Socialization in the Workplace

Mar 11, 2020

People grow by having great conversations, interacting with others, and discussing new and innovative ideas. The workplace is a great place for these things to happen, especially considering employees spend so much of their time in the office. 

In my book, Culture Reconstructed (release January 2020), I unpack the building blocks of remarkable culture, and communication is at the top of the list. There are certainly different personalities at work in any given office environment, but we shouldn’t use those as an excuse to not interact. 

Formal and informal conversations are both valuable in getting work done, building a sustainable team, and increasing the joy in work. 

If you don’t have the ability to communicate, whether it be written, video or in-person you will always struggle with advancing in your career. I love the following research that the Weber Shandwick firm completed recently: “Research revealed that only four in ten employees can confidently describe to others what their employer does or what its goals are at any given point. Fewer than three in ten report that they are being communicated with, listened to, and kept in the loop.”

Though this research mainly pertains to organizational communication, it has a lot to do with being social in the workplace and how that can affect the impact of each employee. Time is precious and investing time in talking to co-workers about work and non-work related topics is a wonderful way to grow empathy and get to know the “why” behind their tendencies.

The level of socialization in the workplace is greatly dependent on the culture established by leadership. Some employees shy away at opportunities to get to know their colleagues in the workplace for fear of disappointing bosses who want constant productivity. 

I would argue that the positives of workplace socialization far outweigh the negatives. Even if interactions aren’t always “productive”, they build connections between employees that help with collaboration in the long run. 

Among the reasons to seek out social connections in the workplace, Forbes lists less stress, more engagement, and a healthier life as secondary benefits. For business leaders looking to create healthy teams, both at work and in their everyday lives, the importance of building relationships with coworkers should not be discounted.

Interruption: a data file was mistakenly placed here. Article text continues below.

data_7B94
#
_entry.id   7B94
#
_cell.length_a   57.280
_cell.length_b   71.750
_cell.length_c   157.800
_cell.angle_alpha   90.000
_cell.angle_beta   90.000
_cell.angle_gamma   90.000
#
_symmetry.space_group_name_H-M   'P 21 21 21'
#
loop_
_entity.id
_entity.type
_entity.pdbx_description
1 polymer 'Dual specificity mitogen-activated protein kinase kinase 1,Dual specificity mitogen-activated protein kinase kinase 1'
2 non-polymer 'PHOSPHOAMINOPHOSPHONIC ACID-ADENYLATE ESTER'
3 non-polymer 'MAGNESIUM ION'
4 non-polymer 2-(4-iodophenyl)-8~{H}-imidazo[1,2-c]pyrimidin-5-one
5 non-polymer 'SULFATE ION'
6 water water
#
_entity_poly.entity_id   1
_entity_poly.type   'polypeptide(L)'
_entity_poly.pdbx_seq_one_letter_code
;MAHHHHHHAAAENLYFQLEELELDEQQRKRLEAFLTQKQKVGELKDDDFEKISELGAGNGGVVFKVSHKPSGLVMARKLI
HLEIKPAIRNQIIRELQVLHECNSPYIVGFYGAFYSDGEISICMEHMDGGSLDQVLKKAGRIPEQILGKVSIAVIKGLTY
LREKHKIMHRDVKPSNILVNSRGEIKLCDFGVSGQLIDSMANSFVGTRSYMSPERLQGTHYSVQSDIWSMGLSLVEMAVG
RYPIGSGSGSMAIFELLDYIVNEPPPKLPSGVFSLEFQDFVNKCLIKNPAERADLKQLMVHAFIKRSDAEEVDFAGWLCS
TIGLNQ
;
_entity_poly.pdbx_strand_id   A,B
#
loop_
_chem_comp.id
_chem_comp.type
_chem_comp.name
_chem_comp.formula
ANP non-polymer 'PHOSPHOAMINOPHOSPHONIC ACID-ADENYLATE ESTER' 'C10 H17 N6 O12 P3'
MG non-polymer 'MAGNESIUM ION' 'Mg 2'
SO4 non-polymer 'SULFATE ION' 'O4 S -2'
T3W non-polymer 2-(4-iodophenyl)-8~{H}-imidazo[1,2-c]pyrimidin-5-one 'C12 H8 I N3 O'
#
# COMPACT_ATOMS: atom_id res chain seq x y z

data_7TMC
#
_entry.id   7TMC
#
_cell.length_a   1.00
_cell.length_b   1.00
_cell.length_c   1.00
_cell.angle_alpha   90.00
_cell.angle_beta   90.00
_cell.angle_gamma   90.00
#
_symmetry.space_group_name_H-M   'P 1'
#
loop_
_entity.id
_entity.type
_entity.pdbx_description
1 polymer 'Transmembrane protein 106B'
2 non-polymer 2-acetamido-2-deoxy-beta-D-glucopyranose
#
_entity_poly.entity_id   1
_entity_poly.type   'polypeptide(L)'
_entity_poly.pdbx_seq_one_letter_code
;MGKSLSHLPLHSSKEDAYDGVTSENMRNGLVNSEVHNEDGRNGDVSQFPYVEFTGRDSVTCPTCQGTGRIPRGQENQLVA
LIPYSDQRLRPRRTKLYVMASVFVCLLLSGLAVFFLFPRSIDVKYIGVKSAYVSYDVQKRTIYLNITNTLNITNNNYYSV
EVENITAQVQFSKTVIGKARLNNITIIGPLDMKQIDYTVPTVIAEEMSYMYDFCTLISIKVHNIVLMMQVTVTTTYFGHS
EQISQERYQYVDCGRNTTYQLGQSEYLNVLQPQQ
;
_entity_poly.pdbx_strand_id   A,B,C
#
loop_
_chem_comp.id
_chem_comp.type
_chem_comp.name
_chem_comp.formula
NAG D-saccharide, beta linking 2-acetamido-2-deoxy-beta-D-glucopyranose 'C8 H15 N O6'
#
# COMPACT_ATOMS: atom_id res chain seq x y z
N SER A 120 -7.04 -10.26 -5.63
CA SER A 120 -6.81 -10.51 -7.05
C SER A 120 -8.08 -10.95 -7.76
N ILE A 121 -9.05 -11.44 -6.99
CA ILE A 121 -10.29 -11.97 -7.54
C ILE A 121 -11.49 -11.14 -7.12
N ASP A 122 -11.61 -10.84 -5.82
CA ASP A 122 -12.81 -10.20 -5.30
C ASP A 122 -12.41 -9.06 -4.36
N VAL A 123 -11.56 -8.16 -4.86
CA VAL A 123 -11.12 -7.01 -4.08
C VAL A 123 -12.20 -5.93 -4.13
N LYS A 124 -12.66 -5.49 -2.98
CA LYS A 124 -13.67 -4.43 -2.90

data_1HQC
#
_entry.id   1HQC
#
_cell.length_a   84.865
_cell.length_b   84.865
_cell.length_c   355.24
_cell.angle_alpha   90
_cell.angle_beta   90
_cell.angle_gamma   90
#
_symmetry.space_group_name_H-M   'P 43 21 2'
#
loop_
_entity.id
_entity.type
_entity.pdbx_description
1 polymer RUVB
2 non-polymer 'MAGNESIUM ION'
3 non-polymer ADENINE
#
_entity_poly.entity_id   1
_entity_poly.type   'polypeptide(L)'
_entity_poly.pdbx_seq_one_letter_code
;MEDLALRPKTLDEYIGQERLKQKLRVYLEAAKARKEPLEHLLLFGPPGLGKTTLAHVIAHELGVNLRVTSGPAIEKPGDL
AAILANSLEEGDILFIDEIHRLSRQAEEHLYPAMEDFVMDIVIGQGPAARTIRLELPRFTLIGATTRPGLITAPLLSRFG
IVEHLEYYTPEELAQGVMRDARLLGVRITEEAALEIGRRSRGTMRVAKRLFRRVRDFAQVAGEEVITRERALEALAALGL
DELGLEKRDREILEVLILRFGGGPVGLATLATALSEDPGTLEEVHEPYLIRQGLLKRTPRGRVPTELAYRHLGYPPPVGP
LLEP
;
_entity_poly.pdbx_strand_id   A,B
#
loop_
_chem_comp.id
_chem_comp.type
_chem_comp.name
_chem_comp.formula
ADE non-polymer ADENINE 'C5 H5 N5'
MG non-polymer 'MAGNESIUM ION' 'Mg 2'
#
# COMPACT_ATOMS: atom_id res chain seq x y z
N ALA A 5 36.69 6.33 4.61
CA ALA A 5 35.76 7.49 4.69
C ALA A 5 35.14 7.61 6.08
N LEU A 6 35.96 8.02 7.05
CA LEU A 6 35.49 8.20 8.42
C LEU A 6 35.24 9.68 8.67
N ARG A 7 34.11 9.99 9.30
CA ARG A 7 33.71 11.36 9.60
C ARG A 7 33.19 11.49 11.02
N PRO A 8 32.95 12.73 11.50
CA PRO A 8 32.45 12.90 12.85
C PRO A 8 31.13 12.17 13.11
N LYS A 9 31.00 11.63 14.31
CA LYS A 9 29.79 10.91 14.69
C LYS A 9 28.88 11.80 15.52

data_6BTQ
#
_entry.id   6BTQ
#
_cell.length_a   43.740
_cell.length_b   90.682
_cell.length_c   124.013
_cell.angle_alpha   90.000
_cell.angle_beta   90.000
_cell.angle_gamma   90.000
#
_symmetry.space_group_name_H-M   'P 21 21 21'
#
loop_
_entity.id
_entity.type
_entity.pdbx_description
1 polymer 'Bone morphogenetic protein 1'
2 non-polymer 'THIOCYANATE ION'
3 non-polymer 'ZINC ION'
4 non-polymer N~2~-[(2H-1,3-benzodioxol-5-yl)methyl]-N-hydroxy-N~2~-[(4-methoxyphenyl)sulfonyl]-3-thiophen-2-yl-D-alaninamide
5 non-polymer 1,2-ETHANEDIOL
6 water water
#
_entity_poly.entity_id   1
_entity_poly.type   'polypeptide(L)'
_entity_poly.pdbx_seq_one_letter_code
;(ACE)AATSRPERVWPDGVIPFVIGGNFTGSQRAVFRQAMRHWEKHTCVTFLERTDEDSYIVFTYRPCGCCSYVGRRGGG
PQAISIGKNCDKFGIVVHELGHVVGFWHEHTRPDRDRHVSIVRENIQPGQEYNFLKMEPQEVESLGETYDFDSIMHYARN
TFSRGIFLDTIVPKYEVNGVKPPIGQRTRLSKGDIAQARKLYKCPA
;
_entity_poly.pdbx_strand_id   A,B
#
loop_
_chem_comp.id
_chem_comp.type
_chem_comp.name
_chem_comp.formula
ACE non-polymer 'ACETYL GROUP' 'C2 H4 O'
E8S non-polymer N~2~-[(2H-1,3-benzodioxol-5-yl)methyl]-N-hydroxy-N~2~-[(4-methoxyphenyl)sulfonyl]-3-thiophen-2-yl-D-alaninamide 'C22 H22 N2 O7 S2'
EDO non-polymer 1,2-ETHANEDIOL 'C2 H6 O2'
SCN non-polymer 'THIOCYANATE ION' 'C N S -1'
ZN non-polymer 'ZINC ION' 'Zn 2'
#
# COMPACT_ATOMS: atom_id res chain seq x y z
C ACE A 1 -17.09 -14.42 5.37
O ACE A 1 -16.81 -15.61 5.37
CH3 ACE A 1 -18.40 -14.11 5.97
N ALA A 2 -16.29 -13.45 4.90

Now, this isn’t to say that employees should be encouraged to socialize all the time. If that were the case, productivity would eventually suffer. But finding a healthy balance in the workplace is imperative to the long term benefits to a company. Business leaders should remember to take the initiative in creating a workplace where people make connections. Encourage team members to share a meal together, interact with other departments, or even consider creating a social spot for brief, but incredibly beneficial conversations to take place. 

With all that being said, I would make a distinction between socialization in the workplace and social media in the workplace. Though both allow for connection, social media tends to distract more than help when it comes to face-to-face interactions that can take place at work. In a survey by Sprout Social, “Two-thirds of employees check social media during the workday, and 50% of those people are on it for more than an hour.” Social media from my opinion is a wonderful thing and has many benefits, but turning your phone to airplane mode and being present with others will do you well in your career. 

In Carol Dweck’s book, Mindset, she shares her belief that people either have a growth or fixed mindset in their approach to work and life. This goes back to my first point that people grow by having great conversations, interacting with others, and discussing new and innovative ideas. It’s worth repeating because it’s incredibly powerful for any person in any field. We all know that certain careers are less “social” than others, but being open to learning someone’s story face to face is a lost art that should be reignited in more work environments. By adopting this growth mindset you contribute to the reduction of red tape in office settings and even help with conflict resolution when tensions rise. 

As you consider the role of socialization in the workplace, remind yourself that sacrificing constant productivity in the present will lead to an overall increase in employee satisfaction and productivity in the long run.


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